Part Three) DON’T DIS THE DUCE:   Now the first time I became aware of Christian Duce’s artwork was after seeing his efforts featured on this very comic book. I’m not quite sure when that was exactly, but at a rough guess, I think it was around issues 44 or 45 (or thereabouts), and even back then, his work was mightily impressive and still is. 

Well, just take a look at some of the pictures provided and you can clearly see Christian’s talents when it comes down to putting pen to paper. Not only can he draw smartly defined characters full of movement, expression, and vibrancy, but in addition to this, the majority of his action sequences are easy to follow and very dynamic to look at.

In the same token I would also like to applaud his skillful partnership with Luis Guerrero, the colorist, who’s been able to complement Christian's illustrations with a bold, vibrant, and somewhat dramatic color palette, which consistently fits the mood he attempts to convey. For instance, most of his fighting scenes are dramatically enhanced with splashes of red, yellow, and blue (the latter of which has presumably been added to coincide with Commander Cold’s costume), whereas most of his dialogue scenes are generally lightly lit with pastel shades to undercut whatever’s being said.

Now another great example of his work can be seen at the start of issue 52 (see picture provided), where he drew a highly detailed double-page spread which showcased the numerous versions of The Flash throughout the multiverse. To name but a few, this image included the Kingdom Come Flash, the Bizarro Flash, the Stan Lee version of The Flash, some sort of Red Tornado and Flash hybrid, a cute baby version of The Flash, The Flash from the Justice Riders Elseworld story-line, a Turtle looking Flash I’ve forgotten the name of, and of course, many many more.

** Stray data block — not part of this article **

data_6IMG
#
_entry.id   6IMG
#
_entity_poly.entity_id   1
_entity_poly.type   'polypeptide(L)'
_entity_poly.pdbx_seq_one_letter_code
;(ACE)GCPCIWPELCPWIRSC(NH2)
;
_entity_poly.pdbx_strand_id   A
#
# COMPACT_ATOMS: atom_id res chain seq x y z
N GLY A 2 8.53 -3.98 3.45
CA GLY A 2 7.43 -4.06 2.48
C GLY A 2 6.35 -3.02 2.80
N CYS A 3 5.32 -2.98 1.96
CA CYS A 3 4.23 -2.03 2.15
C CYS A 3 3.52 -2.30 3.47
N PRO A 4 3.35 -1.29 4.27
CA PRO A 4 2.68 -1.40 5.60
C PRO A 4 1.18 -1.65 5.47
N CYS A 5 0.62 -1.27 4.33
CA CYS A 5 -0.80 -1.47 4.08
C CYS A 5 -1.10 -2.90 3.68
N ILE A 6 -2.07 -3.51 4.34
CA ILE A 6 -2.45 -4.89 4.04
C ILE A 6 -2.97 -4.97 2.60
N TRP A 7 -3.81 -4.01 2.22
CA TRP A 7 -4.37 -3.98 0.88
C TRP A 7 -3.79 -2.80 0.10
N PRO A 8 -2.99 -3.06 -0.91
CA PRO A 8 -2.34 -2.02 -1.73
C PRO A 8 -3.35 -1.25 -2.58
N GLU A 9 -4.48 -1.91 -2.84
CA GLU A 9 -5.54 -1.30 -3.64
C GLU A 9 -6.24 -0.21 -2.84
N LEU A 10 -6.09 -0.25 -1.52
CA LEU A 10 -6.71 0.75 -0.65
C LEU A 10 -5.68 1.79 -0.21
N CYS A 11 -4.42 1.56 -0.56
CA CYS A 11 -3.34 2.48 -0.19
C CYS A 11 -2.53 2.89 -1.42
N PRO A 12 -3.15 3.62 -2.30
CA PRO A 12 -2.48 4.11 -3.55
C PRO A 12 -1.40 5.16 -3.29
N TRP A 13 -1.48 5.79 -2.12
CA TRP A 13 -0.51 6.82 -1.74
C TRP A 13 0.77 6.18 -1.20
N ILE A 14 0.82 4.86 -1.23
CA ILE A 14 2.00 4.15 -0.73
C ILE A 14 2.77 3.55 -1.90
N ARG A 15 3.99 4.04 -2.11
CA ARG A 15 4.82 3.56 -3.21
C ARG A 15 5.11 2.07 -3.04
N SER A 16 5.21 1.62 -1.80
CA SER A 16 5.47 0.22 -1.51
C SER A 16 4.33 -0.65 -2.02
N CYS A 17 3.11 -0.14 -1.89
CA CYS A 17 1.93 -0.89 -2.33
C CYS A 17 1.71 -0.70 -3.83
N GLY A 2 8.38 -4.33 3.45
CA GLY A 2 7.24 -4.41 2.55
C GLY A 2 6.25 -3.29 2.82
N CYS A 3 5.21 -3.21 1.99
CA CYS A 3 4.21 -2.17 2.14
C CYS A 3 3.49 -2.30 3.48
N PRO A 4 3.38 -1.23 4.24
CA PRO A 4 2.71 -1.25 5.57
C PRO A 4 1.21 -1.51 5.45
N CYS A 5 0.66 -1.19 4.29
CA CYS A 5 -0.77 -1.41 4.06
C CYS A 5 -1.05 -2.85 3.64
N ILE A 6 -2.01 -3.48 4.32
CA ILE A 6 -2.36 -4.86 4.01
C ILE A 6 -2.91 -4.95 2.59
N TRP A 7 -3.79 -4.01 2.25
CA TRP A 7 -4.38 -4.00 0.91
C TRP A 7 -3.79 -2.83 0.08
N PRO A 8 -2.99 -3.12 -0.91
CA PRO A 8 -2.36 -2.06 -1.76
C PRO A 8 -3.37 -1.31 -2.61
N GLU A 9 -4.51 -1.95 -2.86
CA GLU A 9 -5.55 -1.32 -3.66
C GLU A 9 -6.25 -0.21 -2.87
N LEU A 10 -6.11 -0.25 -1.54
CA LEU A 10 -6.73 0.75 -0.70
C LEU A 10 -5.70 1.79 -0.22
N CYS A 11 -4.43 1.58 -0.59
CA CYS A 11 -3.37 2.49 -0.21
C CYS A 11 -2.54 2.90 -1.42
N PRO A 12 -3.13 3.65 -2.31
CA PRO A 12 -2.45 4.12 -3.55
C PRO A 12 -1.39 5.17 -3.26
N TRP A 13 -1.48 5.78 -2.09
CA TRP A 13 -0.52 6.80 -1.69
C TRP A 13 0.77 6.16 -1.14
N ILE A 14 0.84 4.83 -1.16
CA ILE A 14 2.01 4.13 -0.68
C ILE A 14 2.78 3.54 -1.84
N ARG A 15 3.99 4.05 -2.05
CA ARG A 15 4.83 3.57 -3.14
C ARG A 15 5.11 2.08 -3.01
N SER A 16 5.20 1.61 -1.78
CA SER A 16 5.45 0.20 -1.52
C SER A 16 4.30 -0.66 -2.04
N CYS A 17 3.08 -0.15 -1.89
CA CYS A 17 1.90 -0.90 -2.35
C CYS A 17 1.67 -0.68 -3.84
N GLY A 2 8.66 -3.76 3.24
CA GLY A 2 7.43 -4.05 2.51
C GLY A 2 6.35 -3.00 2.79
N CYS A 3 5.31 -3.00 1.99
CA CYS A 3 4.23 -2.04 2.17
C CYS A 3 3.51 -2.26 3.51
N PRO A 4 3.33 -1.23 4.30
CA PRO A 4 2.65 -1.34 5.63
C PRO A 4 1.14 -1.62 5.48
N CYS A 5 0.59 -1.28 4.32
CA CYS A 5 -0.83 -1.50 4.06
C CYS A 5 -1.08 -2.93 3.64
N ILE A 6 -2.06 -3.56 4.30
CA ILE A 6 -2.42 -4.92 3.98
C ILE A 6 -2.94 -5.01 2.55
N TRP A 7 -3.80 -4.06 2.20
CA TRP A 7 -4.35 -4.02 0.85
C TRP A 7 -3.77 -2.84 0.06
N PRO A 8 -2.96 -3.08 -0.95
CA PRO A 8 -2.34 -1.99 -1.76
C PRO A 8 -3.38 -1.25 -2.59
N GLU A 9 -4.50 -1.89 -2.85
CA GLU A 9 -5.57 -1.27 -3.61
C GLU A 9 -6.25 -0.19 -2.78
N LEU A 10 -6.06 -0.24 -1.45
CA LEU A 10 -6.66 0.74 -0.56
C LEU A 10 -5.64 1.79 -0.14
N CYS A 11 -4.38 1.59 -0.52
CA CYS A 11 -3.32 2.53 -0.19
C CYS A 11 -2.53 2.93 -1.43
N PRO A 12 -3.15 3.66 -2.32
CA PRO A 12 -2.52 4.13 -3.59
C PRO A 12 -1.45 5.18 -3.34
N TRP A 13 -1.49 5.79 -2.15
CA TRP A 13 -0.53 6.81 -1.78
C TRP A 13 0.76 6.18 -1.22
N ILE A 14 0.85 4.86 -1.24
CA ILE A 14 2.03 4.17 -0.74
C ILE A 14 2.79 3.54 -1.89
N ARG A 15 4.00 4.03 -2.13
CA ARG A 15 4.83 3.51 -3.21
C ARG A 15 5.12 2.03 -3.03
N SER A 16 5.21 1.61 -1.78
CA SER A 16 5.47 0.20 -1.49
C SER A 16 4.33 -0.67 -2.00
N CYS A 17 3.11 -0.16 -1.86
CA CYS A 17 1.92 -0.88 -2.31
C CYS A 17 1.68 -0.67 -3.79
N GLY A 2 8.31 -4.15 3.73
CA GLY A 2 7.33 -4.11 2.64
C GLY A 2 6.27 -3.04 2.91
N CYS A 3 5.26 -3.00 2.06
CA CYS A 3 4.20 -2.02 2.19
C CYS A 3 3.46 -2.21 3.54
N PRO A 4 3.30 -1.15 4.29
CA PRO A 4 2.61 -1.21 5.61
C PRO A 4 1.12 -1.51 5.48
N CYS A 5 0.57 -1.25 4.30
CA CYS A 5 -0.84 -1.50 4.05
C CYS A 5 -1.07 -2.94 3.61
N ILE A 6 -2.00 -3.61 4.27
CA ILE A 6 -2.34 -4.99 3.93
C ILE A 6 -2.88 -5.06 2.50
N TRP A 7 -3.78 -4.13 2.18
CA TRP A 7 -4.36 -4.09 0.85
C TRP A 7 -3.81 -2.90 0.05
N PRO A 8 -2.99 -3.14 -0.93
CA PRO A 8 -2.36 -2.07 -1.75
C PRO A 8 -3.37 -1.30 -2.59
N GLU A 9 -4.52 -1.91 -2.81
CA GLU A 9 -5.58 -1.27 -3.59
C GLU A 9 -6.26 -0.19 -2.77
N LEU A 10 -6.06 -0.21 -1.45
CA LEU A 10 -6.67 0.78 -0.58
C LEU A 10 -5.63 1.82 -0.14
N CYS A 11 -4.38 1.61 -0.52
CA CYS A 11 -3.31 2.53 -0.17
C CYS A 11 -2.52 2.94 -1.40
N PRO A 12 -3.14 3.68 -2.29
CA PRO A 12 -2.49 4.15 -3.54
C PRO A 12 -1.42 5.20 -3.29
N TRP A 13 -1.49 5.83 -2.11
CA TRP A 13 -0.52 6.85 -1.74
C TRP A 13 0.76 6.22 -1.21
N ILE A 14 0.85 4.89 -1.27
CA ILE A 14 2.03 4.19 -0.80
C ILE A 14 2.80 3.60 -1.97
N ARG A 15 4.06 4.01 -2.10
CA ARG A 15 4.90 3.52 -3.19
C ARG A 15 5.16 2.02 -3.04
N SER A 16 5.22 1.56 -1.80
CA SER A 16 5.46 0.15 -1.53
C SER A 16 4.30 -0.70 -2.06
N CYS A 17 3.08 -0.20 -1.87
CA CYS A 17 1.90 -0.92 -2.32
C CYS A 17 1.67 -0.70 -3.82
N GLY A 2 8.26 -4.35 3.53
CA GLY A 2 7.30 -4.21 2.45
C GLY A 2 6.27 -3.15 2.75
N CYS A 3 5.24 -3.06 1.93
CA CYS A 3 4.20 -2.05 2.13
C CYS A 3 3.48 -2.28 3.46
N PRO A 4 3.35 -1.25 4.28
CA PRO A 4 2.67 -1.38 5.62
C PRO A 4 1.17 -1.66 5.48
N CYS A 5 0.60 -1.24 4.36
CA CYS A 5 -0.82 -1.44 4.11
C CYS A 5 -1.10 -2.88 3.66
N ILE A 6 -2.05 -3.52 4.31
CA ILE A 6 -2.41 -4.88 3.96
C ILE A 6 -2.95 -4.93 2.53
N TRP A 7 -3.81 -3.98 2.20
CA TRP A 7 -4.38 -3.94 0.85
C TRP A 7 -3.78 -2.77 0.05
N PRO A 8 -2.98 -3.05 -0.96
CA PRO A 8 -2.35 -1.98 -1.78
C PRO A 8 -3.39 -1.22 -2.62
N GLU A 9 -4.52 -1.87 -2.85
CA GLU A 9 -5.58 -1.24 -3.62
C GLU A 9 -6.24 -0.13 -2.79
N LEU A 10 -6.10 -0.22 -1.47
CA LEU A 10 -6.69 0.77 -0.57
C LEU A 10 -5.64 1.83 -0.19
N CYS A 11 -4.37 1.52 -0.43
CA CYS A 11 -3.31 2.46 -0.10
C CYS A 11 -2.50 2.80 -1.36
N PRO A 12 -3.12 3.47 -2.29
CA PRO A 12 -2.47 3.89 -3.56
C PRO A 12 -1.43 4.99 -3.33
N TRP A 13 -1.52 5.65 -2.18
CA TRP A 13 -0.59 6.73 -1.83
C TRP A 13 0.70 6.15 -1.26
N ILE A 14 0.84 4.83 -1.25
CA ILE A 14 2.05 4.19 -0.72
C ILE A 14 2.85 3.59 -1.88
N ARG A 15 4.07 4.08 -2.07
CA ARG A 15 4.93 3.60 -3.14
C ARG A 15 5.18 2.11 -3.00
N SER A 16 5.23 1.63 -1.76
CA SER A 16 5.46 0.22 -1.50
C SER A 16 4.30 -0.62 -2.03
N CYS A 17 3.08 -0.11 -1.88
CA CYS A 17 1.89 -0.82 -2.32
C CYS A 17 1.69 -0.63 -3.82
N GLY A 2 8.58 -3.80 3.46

Well, as you can see, Christian is a good artist, a seriously good artist, so it should come as no surprise that over the last few years he’s worked on such titles as Justice League Vs Suicide Squad, Infinite Crisis: Fight For The Multiverse, a few Wonder Woman specials, Detective Comics, Nightwing, Catwoman, Arkham Unhinged, and Batman & Robin: Eternal

Anyway, that’s enough of that for now. So in conclusion, I would just like to say that overall these two episodes of The Flash were a genuinely good read. The story had its moments, the art was on point, and more or less I’m looking forward to next months adventure. 

In honor of Commander Colds' origins, I would now like to musically match-up these two episodes with the Foreigner song: ‘Cold as Ice’. Well, if the cap fits!

When I first saw The Trickster bulked up in all of his strength-force glory, he immediately reminded me of one person, and one person only. 

Yes. That’s correct. Him. The Hulk. Comparison made. 

At the end of issue 53, we see The Flash suddenly turning into something fairly familiar. So, out of the following eight options, let’s see if you can guess what he actually turns into? Could it be…

  1. Another Rogue.
  2. Another transvestite.
  3. Another moaning git.
  4. Another Democrat.
  5. Another comic book blogger.
  6. Another strength-force Beast.
  7. Another cold-hearted tosser. 
  8. Another reason for making whoopee.
Nuff said. 

FLASH #52 & #53 FLASH #52 & #53 Reviewed by David Andrews on August 28, 2018 Rating: 5